Learn Persian through Rumi's Masnavi Syllabus
The course is about one of Rumi’s Masterpieces, the Masnavi Ma’navi. The aim of this course is to advance and improve participants’ knowledge of the Persian language through studying the mostly colloquial language style of the work as is still practiced by Persian speakers. The conversation and discussion units of each teaching day will provide the participants with a chance for more interactive immersion experiences. The aim is that by the end of the course the participants are expected to be able to recognize the widely used verses of the Masnavi as proverbs and metaphors in everyday language. Each day will focus on intense readings of the Masnavi, explanations of difficult words, lexical variations and verse semantics, as well as the individual words and their function within the tales and stories.
During the first week of the course “Learn Persian through the Masnavi”, we will investigate the foundations of studying the Masnavi as a particular genre, and undertake a short introduction to Rumi as a Sufi poet. During this time the student will learn new vocabulary each day, a number of poetical literary devices, useful metaphors, and grammatical features that are specific to the Masnavi. The Sufism and Mystical features of the texts will be briefly explained while an attempt will be made to negotiate the intonation and the innate musicality of the poems. The first week will cover the thirty-five opening verses, widely known as “Ney Nameh” in Persian, followed by the stories of the greengrocer and the parrot, the grammarian and the boatman, the tale of Qazwini and the lion tattoo, and the tale of the deaf and his visit to a neighbor.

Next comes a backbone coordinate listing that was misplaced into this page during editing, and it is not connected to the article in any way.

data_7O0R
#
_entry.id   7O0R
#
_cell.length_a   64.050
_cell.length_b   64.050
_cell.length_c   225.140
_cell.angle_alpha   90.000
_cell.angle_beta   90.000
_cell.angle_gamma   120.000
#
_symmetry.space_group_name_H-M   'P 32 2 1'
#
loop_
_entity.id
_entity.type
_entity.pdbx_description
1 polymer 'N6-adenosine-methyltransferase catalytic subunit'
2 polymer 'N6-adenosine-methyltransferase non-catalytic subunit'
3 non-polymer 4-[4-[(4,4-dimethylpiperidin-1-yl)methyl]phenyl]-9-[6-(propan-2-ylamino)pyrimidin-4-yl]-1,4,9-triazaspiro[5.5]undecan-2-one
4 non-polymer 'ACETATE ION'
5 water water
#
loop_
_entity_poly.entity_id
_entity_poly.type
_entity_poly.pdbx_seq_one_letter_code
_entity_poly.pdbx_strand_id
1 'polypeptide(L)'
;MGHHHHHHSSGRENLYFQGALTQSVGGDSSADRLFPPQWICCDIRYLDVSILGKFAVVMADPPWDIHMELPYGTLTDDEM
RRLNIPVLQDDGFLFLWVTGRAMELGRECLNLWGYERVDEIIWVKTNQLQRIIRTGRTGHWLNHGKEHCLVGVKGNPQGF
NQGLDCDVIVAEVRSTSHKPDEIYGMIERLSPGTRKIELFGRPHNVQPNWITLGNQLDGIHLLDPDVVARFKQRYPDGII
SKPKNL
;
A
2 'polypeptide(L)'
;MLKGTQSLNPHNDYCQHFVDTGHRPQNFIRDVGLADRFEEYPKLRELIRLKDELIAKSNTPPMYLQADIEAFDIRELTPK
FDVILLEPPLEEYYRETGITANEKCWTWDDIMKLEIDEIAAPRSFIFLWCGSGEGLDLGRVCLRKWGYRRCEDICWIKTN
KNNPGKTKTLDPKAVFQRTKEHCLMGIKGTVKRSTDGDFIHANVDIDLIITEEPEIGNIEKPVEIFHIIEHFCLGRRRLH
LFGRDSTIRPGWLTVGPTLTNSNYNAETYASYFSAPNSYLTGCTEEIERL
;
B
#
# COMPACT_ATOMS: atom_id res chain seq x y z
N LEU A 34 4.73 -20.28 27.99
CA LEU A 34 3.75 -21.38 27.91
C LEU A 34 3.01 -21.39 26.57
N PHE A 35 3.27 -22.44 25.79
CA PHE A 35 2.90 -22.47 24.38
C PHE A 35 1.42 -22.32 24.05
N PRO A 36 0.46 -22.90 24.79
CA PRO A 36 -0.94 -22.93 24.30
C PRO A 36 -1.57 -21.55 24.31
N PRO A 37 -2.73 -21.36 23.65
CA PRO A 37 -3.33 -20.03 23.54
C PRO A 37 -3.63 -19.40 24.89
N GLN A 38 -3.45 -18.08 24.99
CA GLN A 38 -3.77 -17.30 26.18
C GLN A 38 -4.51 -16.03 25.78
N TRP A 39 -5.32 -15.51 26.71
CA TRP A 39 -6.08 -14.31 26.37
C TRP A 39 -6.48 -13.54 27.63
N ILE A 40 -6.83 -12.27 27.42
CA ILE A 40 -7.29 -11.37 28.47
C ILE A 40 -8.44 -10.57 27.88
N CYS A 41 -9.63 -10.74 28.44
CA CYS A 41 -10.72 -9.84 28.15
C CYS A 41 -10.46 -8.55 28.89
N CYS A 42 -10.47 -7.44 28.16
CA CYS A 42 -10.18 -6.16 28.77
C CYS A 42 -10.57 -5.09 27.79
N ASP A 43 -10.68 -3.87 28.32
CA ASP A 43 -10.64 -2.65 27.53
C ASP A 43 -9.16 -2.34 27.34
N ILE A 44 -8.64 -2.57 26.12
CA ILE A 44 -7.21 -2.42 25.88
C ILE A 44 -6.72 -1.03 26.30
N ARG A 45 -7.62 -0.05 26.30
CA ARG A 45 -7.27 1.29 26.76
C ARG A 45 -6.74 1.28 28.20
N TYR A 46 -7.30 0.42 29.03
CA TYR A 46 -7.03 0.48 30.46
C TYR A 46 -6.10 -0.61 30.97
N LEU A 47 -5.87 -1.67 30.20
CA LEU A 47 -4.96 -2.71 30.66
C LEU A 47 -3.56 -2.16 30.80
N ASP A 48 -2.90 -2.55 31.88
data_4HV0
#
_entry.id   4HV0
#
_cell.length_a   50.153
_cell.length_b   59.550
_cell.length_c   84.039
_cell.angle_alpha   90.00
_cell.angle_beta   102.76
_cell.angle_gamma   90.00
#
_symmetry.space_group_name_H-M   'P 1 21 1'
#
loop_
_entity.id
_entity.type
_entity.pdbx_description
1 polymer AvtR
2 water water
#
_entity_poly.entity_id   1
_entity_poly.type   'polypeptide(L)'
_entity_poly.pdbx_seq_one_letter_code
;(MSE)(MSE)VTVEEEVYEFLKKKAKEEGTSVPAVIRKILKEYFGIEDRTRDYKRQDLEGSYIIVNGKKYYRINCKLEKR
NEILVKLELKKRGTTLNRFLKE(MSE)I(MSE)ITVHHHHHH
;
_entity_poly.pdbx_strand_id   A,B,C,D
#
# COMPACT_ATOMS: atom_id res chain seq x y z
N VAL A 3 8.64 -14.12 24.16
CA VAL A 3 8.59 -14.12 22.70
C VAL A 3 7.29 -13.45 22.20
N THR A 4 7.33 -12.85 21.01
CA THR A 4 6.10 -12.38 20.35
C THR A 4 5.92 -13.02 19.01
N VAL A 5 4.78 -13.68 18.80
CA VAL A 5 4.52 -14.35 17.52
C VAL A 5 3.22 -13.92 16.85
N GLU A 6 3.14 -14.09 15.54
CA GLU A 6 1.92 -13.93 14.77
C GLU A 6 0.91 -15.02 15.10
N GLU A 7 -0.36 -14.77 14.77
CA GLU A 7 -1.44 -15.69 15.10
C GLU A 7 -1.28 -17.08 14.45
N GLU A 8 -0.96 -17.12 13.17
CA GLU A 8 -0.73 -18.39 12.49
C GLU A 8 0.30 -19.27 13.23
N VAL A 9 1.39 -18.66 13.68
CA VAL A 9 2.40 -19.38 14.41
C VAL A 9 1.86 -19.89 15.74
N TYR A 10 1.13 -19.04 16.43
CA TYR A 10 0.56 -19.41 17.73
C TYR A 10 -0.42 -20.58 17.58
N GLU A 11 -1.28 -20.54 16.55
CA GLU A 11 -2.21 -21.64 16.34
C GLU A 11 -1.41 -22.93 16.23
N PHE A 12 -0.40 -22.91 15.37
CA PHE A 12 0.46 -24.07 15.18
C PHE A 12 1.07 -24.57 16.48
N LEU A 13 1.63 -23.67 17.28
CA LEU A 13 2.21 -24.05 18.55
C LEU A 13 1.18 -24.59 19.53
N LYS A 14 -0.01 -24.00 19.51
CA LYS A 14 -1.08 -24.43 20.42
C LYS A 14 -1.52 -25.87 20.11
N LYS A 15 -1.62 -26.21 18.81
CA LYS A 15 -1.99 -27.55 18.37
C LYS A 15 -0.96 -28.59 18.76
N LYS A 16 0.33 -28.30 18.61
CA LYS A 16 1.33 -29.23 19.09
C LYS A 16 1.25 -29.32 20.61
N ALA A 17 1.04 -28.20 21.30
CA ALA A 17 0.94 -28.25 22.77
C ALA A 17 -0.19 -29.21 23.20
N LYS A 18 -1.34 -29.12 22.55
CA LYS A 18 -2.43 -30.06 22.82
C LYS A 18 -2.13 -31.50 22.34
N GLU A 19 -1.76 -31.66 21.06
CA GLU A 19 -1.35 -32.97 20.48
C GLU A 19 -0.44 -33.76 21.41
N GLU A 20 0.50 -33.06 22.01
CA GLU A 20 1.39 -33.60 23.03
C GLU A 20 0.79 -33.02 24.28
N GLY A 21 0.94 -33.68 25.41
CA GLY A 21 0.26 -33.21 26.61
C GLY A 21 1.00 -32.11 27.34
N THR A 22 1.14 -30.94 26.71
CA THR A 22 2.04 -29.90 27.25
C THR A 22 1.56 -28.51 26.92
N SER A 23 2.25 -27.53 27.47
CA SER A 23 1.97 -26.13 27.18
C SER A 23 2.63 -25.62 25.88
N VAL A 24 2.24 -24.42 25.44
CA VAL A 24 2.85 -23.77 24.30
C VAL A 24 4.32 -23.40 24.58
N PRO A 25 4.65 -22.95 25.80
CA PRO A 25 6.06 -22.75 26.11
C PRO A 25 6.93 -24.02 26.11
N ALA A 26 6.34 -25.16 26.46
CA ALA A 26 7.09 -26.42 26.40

The following week of the course “Learn Persian through the Masnavi”, will incorporate further interesting stories and tales, and introduce certain mystical elements, while a deeper examination of the text will elucidate how Rumi’s stories and tales make the more difficult concepts of Sufism, mysticism and humanity much more accessible. This week will focus on the stories of Shaikh Ahmad and Halva, the Sufi and his donkey, the story of the Moses and the Shepherd, the snake and the sleeping man, and finally the story of the Arab man.